The Rev. David Range is a United Methodist missionary, serving as a pastor in Ireland. His ministry, and that of his wife the Rev. C. J. Walter at Christ Church Limerick are based on reconciliation and hope - two concepts desperately needed on an island where terrorist attacks are too often a part of the landscape. In a special report for the Kaleidoscope Interactive Network, Range reflects on their ministry.It is fall here in Limerick and we are hearing rumblings on this morning's news that the Irish Republican Army (IRA) may call another cease-fire. The IRA is one of the most violent of a number of paramilitary groups on the nationalist side of the political divide, that is, those who want the six counties of northern Ireland to become part of the 26 county nation of the Republic of Ireland.
Nationalism is often identified with the Roman Catholic Church and Loyalists are most often said to be Protestants, but there are many who disagree with this terminology and who find it unhelpful to associate particular political beliefs with certain Christian denominations.
Although there is a religious dimension to this conflict the good news is that in many places, and amongst many Irish people of all persuasions, there has been a change in attitude with regard to the age old conflict on this island. There has arisen a new Christian response to living with terrorism.
For many years there was relative calm on this island until the late 1960's when the current conflict arose. Since that time over 3,000 people have been killed, many thousands more have been injured or forced to leave their chosen home. The suicide rate has become greater than the deaths from the direct conflict.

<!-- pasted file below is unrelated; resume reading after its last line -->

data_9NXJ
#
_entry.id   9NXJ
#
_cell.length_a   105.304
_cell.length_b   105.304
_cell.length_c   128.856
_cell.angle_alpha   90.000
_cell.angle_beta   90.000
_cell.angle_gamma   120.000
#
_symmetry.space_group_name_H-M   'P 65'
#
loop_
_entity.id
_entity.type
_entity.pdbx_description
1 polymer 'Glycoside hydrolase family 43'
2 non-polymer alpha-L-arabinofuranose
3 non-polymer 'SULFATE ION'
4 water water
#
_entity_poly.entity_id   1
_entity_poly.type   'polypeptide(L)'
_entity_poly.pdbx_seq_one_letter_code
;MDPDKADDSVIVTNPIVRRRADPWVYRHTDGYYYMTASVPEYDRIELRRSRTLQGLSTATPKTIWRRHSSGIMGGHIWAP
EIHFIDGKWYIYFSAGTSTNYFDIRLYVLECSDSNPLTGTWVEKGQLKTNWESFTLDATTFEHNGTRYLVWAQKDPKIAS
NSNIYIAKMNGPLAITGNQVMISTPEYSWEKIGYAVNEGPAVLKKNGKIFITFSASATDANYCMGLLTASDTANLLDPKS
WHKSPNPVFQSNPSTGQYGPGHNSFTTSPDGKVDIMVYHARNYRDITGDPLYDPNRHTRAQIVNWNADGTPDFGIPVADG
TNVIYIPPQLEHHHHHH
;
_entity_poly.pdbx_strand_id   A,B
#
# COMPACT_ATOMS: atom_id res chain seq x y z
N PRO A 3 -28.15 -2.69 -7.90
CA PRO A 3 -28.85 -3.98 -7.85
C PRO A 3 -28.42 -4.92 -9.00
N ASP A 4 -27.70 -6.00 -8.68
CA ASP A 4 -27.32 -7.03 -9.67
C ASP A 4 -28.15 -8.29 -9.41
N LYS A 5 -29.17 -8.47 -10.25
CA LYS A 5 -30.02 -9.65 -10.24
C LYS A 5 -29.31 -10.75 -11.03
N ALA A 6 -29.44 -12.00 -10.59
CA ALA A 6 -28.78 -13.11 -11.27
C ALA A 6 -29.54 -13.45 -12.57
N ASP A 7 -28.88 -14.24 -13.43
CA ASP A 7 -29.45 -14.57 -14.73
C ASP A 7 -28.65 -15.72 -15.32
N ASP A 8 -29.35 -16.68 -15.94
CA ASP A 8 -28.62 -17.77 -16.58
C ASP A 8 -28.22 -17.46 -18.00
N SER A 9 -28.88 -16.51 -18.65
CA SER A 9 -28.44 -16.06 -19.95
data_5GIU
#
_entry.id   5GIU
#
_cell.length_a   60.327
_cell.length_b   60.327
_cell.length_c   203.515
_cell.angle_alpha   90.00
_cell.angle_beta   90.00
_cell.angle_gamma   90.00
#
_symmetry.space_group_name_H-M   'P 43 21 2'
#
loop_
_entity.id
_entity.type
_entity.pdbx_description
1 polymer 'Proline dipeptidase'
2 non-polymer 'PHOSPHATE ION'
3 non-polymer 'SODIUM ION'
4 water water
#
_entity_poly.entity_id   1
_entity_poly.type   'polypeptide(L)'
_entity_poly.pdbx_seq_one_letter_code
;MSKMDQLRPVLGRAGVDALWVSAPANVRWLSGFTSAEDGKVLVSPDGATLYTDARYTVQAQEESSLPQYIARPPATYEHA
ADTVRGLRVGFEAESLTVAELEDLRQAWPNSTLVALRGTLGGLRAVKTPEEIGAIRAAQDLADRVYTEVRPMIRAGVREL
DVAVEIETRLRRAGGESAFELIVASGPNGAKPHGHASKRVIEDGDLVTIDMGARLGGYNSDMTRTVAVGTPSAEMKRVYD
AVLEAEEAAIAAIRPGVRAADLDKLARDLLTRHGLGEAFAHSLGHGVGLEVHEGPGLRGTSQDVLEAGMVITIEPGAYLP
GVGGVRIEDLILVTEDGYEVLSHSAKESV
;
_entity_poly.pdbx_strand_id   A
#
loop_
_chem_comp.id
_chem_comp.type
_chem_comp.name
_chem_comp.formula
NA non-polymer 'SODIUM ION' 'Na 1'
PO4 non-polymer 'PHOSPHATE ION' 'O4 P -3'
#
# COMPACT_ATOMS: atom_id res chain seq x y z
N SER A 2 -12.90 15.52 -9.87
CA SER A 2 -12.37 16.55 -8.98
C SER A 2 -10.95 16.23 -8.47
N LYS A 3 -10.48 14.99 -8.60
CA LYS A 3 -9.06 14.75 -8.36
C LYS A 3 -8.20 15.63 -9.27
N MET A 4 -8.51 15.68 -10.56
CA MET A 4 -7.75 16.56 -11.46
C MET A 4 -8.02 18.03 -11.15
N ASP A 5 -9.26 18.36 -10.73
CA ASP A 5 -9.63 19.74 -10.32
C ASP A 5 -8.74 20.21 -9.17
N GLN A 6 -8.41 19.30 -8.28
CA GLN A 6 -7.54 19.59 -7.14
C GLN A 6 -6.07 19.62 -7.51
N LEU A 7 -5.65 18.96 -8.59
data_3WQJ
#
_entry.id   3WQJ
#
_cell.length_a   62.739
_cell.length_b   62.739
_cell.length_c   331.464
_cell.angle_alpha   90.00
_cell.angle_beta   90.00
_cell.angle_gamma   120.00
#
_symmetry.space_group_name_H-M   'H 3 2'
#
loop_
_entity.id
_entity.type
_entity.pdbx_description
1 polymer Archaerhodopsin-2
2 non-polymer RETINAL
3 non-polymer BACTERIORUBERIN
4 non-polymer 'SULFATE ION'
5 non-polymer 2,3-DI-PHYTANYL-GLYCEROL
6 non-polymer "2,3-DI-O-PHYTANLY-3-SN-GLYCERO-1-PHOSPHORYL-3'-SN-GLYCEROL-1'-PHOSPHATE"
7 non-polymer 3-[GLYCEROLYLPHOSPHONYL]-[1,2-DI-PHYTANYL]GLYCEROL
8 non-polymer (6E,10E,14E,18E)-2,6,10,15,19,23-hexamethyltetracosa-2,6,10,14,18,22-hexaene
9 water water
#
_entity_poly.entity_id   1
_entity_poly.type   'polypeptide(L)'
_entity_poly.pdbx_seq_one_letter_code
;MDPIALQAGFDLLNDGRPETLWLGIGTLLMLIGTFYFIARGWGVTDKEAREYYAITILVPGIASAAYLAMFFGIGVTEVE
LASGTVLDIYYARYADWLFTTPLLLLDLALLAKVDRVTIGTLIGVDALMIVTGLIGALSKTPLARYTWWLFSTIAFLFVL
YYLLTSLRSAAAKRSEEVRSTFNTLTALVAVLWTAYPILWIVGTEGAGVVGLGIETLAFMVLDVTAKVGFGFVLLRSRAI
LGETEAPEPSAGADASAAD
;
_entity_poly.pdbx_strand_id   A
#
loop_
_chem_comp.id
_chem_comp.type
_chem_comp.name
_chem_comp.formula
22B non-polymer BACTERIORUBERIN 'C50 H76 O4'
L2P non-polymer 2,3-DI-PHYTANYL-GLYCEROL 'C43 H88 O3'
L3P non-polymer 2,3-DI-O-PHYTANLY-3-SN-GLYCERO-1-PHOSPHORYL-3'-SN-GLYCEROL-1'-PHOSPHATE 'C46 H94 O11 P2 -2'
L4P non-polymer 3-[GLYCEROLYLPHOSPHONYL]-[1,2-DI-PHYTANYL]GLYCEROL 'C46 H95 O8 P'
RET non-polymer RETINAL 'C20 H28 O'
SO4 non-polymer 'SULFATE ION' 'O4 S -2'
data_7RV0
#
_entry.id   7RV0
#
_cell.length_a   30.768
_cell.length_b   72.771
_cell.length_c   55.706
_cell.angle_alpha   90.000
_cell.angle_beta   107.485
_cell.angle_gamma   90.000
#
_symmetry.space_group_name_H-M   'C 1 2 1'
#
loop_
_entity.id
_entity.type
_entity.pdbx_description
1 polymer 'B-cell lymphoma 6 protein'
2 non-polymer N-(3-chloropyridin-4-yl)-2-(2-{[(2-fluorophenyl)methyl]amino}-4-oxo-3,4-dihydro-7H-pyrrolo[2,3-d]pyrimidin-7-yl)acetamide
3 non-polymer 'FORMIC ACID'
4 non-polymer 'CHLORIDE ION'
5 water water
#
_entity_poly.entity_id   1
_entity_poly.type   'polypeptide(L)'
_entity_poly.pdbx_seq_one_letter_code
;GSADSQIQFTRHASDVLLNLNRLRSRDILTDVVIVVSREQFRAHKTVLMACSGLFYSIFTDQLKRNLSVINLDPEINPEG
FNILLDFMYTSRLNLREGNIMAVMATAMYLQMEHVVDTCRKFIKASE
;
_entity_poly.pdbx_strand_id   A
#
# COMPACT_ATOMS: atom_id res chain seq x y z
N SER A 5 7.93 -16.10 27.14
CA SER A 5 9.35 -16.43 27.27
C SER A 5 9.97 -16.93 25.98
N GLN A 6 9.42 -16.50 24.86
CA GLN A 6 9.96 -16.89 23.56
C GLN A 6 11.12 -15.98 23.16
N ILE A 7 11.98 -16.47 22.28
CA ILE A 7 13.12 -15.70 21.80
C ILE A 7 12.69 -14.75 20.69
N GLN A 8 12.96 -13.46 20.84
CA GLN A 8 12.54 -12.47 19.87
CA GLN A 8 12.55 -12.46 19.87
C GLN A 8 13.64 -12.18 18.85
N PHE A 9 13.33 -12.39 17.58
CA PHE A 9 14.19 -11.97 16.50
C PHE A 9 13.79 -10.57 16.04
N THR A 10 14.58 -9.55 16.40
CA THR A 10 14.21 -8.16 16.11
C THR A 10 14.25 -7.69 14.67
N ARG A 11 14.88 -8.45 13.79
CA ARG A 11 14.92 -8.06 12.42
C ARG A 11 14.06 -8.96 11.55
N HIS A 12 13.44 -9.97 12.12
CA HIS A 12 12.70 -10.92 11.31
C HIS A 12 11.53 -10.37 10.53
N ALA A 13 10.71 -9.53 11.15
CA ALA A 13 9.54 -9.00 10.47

Political opinion has become fragmented and communities have become deeply divided and distinctly polarized. Since the July 1996 marches and conflict, centered around Drumcree in Northern Ireland, many have advocated a boycott of "the other side's" simple business transactions is a stepping stone to deeper relations and more cooperation across the community.
One of the great problems of both the countries on this island is a very high rate of unemployment. In the Republic, at least, it is over 20%. In some of the areas of our inner cities it can be as high as 80%. The poverty and frustration of people in this predicament and the need to "do something" has made recruiting for the paramilitary groups easier. Sympathizers are also found amongst the general community because they believe "their side" has to be protected from "the other side".
An analysis of the conflict in these few short paragraphs does not do the "Irish problem" justice for it is much more complicated than what might be communicated in a short article such as this. But what people want to know is, how do we live with the terrorism and division in the community of Limerick, in the "deep South?"
You see, here in Limerick we do not live in Northern Ireland, it takes us about four hours driving time to reach the border. Do we live with terrorism too? The answer is "yes, but in a different way."
One of the problems that we have encountered as pastors of a small Methodist and Presbyterian Church congregation is that we are often misunderstood by the majority Roman Catholic population, and even by those generally called Protestants. Our church in Limerick is associated with two of the major Christian denominations in this island that, although they span the border, are too often associated with certain political opinion north of the border. This would be true for our neighboring congregations of the Church of Ireland, who are Anglicans.
Together with the Church of Ireland, and a segment of the Roman Catholic Church we have made a response to terrorism in that we have shown that we can work together on projects that bring people of different traditions together and dispel some of the myths and misunderstandings that so plague our land.